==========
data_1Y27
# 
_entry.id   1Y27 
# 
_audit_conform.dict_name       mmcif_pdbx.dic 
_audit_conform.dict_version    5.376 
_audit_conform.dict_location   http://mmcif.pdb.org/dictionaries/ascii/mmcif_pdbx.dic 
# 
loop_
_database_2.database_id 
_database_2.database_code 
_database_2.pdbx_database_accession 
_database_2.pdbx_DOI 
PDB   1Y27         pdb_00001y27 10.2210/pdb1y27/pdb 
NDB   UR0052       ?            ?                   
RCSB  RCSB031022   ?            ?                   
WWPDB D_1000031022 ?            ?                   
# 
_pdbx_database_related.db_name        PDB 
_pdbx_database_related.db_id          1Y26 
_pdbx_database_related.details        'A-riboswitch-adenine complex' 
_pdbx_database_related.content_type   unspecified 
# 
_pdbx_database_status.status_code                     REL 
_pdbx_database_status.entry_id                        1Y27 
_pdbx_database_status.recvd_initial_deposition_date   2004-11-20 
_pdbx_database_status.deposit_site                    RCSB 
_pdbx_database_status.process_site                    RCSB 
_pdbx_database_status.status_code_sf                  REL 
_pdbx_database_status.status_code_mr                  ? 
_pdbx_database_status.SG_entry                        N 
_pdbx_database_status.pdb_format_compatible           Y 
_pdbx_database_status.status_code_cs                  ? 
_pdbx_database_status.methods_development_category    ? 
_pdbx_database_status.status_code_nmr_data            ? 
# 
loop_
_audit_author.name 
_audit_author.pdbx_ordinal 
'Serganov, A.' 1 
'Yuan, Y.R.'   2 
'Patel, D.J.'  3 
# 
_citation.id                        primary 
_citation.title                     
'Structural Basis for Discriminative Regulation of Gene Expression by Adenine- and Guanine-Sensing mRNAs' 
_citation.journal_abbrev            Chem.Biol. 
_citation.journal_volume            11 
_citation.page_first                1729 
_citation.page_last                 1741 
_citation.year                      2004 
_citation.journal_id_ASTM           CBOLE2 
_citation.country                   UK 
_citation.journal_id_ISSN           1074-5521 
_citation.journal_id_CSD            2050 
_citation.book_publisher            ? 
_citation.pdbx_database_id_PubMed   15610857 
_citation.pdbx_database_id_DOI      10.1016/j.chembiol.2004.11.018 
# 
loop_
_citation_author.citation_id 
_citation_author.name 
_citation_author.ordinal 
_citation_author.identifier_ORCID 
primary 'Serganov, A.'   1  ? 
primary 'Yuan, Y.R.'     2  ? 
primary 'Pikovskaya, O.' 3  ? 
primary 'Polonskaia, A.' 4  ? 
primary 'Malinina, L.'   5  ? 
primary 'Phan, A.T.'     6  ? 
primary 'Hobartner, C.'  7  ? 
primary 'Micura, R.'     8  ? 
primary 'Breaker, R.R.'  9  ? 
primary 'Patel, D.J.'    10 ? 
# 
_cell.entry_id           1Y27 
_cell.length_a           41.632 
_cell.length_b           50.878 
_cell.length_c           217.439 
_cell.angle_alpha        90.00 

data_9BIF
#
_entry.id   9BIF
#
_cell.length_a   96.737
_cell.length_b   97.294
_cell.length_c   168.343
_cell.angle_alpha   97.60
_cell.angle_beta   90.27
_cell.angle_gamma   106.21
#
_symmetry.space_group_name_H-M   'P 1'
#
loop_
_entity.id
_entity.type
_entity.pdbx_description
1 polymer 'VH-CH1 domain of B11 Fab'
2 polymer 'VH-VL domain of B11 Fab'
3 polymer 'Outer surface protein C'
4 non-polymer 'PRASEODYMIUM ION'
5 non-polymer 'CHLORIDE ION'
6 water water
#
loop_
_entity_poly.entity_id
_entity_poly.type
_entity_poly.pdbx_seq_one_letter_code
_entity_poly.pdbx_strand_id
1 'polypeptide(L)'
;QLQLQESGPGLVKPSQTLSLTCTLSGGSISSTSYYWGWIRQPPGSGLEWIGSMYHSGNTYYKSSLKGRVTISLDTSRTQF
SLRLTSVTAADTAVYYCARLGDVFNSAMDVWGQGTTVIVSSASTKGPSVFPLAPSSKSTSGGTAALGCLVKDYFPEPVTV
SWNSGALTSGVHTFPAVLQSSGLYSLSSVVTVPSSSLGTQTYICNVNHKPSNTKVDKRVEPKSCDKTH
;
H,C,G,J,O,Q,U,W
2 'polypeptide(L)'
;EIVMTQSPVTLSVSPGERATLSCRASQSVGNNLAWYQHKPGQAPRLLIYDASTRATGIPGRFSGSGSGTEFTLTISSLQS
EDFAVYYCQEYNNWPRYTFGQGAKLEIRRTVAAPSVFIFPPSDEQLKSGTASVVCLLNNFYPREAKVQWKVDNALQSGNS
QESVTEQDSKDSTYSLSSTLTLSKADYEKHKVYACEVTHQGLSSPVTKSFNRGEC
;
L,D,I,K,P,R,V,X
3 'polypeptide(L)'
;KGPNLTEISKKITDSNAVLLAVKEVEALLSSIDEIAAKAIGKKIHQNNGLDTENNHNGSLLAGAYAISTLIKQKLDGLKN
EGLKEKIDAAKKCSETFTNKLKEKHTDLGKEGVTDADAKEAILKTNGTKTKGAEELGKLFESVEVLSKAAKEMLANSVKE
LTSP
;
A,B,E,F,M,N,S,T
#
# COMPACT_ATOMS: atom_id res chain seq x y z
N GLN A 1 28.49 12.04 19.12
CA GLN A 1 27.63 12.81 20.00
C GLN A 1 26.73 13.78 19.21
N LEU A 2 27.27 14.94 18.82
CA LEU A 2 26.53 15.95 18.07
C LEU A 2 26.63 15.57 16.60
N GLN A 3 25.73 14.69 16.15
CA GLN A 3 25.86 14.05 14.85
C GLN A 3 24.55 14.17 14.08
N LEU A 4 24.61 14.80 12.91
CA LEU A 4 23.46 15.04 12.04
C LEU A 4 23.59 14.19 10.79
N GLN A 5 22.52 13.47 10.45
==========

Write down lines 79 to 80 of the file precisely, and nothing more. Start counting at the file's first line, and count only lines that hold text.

_cell.length_c           217.439 
_cell.angle_alpha        90.00 